2015 Quarter 4 Financial Update

2015 has been an Amazing year for us, overall we clocked in at a savings rate of 40.9%, exceeding my 33% goal for the year.  Our total income increased by 25%, making it possible to achieve that savings rate, and we were able to keep unplanned expenses in check to under 10% of gross income. As an added bonus this website started making some money and is on track to actually be in the black in 2016! Since I started this blog I have guarded my personal info, but I think sharing my details may be helpful to others by showing in more detail what I am doing and where I am at financially.  Last month I revealed my total net worth figure, and today I am revealing a total breakdown.

Financial Update: Income:

Our total income for the year came in right at $73,200:

The vast majority of the increase comes from me working more total hours.  Last winter and this winter I worked at my local nuke plant as a night shift supplemental supervisor for snow removal.  This job fits perfectly between the Fall and Spring outage season and is at home.  My hours varied from 40 hours per week to 52 hours per week on this job.  I also was able to get a short 10 day job at the end of the last ice condenser outage in the spring. Replacing weeks where I typically had 0 hours with 40 – 52 hours made a huge difference. Last year our total income was around $57,000.

Mrs. C. took a major reduction in income mostly due to us now having custody of our nephews. Mrs. C. was previously able to work M – F during school hours, but now that we have two kids who aren’t in school she works 2 days per week and I watch the kids when I am home (I have one of those 2 days as my day off) or her mom watches them for her.  The Social Security money we receive for the boys from their mom’s work record about evens out the hours reduction.  Once both kids are in school she will be able to work more hours, but that is 2.5 years away.

Extras:

We received a tax refund of around $2,000 in March, thanks to over payments last year. I now claim exempt on Federal withholdings and expect to have a slightly larger refund this coming March thanks to our large retirement contributions and having 4 kids. In calculating our savings rate I will subtract this money.

I received $4,700 in Per Diem this year. I’m not really sure the best way to account for it, since it is non-taxable money that is given to employees to cover extra expenses while working on the road. I am tempted to not claim it at all when calculating my savings rate, however it is cash coming in that I did not have expenses on the road to counter, so the amount I am able to save should be added to my income. I typically am able to save about half of this, so that gives our budget an extra $2,350.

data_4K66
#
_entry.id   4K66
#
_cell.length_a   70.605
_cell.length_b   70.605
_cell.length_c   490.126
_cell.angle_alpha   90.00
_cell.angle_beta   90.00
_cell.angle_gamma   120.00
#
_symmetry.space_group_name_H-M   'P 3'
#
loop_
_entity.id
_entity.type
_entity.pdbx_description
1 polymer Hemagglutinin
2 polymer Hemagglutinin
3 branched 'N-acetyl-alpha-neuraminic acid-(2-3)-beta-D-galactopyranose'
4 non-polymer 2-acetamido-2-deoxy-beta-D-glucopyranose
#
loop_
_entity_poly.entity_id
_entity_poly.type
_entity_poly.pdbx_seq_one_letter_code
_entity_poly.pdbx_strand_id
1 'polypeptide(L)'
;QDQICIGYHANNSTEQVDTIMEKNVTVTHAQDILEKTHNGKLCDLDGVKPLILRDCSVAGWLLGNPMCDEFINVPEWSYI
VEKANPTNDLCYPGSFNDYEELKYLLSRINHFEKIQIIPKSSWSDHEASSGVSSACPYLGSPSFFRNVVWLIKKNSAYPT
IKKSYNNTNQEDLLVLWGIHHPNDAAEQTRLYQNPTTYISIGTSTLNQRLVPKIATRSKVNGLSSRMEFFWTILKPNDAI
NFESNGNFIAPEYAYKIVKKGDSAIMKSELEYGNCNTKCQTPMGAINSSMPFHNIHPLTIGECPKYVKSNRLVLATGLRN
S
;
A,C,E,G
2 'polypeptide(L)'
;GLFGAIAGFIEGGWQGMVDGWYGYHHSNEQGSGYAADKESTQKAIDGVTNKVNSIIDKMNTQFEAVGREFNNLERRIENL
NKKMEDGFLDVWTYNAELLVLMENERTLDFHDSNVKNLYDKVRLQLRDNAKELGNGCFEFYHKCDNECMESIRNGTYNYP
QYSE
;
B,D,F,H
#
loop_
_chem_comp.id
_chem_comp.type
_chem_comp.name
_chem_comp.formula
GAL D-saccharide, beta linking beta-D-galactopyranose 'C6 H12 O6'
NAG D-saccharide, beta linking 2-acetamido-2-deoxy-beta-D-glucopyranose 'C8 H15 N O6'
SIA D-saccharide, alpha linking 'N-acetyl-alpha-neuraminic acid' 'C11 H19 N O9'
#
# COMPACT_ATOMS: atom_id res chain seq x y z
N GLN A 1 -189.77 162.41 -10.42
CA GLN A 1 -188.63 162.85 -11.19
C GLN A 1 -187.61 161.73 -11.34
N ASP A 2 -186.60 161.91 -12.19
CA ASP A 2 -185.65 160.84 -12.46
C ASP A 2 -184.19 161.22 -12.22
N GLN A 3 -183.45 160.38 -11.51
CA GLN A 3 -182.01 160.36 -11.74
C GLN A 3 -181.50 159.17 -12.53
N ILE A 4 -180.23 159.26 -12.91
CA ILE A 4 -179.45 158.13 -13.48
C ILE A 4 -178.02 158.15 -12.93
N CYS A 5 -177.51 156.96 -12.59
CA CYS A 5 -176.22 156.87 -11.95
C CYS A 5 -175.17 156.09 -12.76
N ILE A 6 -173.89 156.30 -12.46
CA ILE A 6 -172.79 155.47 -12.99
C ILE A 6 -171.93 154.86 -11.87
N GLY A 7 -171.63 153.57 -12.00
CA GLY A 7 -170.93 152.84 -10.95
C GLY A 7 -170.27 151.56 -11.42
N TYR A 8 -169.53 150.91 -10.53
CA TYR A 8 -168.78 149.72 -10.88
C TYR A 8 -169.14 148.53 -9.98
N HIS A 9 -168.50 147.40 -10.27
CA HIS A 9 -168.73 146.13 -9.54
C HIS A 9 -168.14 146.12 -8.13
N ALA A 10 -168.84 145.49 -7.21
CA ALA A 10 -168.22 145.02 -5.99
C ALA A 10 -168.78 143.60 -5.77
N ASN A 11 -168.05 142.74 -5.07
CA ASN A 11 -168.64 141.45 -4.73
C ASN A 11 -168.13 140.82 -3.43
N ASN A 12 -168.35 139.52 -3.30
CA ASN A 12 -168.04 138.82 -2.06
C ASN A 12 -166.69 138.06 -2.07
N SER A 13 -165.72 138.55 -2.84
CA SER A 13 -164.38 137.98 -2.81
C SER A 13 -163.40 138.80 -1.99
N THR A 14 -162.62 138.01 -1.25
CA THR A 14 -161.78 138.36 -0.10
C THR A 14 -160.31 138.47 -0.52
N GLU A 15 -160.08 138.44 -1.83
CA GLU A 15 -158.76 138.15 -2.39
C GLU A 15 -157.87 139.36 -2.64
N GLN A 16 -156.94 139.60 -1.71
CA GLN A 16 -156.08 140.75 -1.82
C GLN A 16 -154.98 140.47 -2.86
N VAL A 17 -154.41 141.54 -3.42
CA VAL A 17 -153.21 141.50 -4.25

Subtractions:

Although we pay no Federal Income tax, we do pay payroll taxes and state income taxes. Combined these rang in right at $6,000.

Financial Update: Savings Rate:

To calculate our savings rate we took our gross income, subtracted out income taxes paid, and added in tax returns received and 1/2 Per Diem.

  • Gross Income: $73,200
  • Payroll + State Taxes: – $6,000
  • Tax Return + $2,000
  • 1/2 Per Diem: + $2,350
  • Net Income: $71,550

Here is a breakdown of our total savings for the year

  • Purchase of railroad property: $3,500
  • Monthly extra on house:            $2,050
  • End of Year Extra on House:      $5,000
  • HSA Contributions:                     $6,520
  • IRA Contributions:                      $8,400
  • Increases in Savings Balance:    $8,000
  • TOTAL                                         $33,470

This works out to a 46.7% savings rate, However, although we saved this much we also took $4,200 in withdrawals from our HSA for medical expenses throughout the year, dropping our savings rate to 40.9%. 

I’m most proud of being able to pay down a large chunk on the mortgage.  I track this using both my House Payment Spreadsheet and Personal Capital.  Personal Capital does a great job of illustrating the changes over time on a graph, Look at that BEAUTIFUL giant dip in December!

Personal Capital Mortgage

Expenses:

Although we have a budget of $3,000 per month, on average our base spending is considerably less, this gives us a buffer for paying for unexpected expenses out of cash flow.  This year, like virtually every other year we had several unplanned expenses:

  • Van Timing Belt Replacement and Valve Adjustment: $1,000
  • Replacing Dishwasher: $350
  • Replacing Fridge: $800
  • Repairing Oven: $420
  • Replacing A Vehicle: $750
  • Non Routine Dental Work: $3,500 (came out of HSA)

We all have unplanned expenses, we don’t know what the expenses will be, but we know they will happen, which is why an emergency fund is so important. I can’t tell you what special expenses we will have next year, but I bet I will have at least a few thousand dollars worth!

 

Financial Update: Net Worth:

This is the first full Net Worth Breakdown I have published, our current net worth is $184,000. (I round numbers because it is easier, I have the real numbers, but for now I don’t really care to track every penny)

Q4 2015 Net Worth

 

Action Economics:

Earnings: